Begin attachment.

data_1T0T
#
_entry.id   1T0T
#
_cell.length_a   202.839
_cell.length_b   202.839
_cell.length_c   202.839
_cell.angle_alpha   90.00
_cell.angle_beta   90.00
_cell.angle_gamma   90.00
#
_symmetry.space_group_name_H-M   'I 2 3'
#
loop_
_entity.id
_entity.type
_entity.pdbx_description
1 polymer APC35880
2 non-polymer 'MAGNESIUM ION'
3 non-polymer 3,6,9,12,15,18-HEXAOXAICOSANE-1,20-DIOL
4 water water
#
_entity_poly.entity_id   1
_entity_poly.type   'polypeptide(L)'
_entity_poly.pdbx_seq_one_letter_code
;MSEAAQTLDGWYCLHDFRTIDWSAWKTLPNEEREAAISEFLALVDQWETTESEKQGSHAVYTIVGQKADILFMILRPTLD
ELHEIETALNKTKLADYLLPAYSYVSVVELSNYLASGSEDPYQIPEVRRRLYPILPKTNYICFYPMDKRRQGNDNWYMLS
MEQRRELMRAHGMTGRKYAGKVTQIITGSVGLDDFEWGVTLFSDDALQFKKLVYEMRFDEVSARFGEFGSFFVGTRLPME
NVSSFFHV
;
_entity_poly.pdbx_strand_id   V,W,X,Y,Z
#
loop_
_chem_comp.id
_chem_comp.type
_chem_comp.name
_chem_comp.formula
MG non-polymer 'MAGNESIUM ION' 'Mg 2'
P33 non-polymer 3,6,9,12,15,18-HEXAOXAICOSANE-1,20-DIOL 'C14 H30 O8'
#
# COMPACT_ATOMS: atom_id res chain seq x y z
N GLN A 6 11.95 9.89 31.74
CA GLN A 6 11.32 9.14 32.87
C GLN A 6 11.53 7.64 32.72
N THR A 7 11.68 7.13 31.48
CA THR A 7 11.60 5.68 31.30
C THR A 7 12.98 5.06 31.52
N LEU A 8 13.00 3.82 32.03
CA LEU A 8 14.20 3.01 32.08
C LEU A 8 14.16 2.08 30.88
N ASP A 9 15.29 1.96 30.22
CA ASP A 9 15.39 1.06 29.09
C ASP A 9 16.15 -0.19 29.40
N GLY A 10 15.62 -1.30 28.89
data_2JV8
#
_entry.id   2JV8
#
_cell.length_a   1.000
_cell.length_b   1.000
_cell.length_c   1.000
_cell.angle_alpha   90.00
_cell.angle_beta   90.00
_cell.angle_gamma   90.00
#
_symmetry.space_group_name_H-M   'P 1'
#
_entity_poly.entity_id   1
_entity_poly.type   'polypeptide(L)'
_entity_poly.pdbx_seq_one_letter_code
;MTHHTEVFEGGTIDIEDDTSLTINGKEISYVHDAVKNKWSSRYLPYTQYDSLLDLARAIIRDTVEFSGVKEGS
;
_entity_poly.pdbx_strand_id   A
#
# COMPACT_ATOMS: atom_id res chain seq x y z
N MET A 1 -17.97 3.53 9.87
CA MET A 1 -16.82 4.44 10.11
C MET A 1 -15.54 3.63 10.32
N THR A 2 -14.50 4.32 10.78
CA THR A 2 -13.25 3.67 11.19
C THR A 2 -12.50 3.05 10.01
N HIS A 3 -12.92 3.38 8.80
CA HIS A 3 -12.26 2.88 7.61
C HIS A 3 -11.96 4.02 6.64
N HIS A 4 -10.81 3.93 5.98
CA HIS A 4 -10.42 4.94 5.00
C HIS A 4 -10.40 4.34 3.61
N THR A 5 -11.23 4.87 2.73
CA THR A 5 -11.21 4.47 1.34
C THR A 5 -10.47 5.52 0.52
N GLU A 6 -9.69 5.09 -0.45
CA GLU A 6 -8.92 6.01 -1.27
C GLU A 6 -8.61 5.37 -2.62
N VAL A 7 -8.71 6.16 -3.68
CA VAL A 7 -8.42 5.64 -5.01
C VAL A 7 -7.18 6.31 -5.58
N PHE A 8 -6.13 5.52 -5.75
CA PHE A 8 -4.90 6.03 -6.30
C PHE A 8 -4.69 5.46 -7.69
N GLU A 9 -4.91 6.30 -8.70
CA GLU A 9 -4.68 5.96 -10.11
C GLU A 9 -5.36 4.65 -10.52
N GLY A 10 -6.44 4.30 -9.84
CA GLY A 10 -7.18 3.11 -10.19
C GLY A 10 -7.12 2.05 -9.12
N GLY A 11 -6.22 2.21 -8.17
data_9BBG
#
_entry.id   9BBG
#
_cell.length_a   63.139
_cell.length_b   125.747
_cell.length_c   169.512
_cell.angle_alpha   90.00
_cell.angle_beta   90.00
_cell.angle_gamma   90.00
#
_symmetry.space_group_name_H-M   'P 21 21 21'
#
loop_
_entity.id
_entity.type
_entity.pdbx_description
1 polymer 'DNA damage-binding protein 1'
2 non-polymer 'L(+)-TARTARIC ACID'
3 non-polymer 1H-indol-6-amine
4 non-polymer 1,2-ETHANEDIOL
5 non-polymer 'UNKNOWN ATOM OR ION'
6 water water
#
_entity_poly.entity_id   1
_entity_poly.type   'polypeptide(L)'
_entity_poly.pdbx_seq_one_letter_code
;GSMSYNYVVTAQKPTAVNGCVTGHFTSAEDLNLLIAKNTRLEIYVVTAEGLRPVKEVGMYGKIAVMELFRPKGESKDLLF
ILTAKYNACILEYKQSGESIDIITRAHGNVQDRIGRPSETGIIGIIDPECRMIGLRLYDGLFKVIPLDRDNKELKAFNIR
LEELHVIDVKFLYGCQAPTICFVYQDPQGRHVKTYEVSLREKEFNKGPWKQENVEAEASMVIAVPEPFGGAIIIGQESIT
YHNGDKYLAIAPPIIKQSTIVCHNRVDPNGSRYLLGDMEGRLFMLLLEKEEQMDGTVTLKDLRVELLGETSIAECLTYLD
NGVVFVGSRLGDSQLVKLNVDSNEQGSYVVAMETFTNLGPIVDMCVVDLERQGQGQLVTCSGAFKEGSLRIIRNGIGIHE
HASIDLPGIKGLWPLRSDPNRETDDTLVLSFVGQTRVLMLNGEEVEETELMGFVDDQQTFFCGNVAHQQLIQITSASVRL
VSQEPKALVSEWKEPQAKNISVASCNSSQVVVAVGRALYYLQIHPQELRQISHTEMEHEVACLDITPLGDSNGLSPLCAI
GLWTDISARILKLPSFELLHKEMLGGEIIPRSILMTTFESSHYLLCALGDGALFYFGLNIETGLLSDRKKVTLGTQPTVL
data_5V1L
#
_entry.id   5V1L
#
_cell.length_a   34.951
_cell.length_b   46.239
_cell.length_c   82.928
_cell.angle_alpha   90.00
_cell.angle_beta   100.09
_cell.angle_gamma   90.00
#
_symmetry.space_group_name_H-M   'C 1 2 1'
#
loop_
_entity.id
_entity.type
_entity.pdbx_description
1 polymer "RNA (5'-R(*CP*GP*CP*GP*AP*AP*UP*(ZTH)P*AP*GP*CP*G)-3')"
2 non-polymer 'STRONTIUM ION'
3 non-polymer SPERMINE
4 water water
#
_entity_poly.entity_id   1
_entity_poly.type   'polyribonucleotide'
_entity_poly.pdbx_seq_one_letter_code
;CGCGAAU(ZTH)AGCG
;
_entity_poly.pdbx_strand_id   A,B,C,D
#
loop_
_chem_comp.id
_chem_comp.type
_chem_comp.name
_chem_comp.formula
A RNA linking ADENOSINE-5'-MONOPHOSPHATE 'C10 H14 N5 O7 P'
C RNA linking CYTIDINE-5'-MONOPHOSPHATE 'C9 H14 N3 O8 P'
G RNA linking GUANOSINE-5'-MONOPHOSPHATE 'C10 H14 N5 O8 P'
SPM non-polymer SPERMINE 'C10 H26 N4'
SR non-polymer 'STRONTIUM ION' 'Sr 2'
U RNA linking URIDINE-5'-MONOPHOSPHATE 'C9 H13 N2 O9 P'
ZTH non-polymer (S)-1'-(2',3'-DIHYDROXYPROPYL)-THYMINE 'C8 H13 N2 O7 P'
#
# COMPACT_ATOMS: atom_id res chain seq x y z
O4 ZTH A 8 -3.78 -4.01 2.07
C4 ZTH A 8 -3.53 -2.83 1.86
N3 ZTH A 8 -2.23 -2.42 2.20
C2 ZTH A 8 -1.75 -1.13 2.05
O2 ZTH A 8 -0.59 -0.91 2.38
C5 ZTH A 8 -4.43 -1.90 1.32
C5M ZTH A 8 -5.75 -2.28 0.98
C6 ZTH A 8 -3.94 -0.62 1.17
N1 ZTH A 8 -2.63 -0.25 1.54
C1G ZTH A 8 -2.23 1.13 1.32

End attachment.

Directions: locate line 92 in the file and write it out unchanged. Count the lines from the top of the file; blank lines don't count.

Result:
CA GLU A 6 -8.92 6.01 -1.27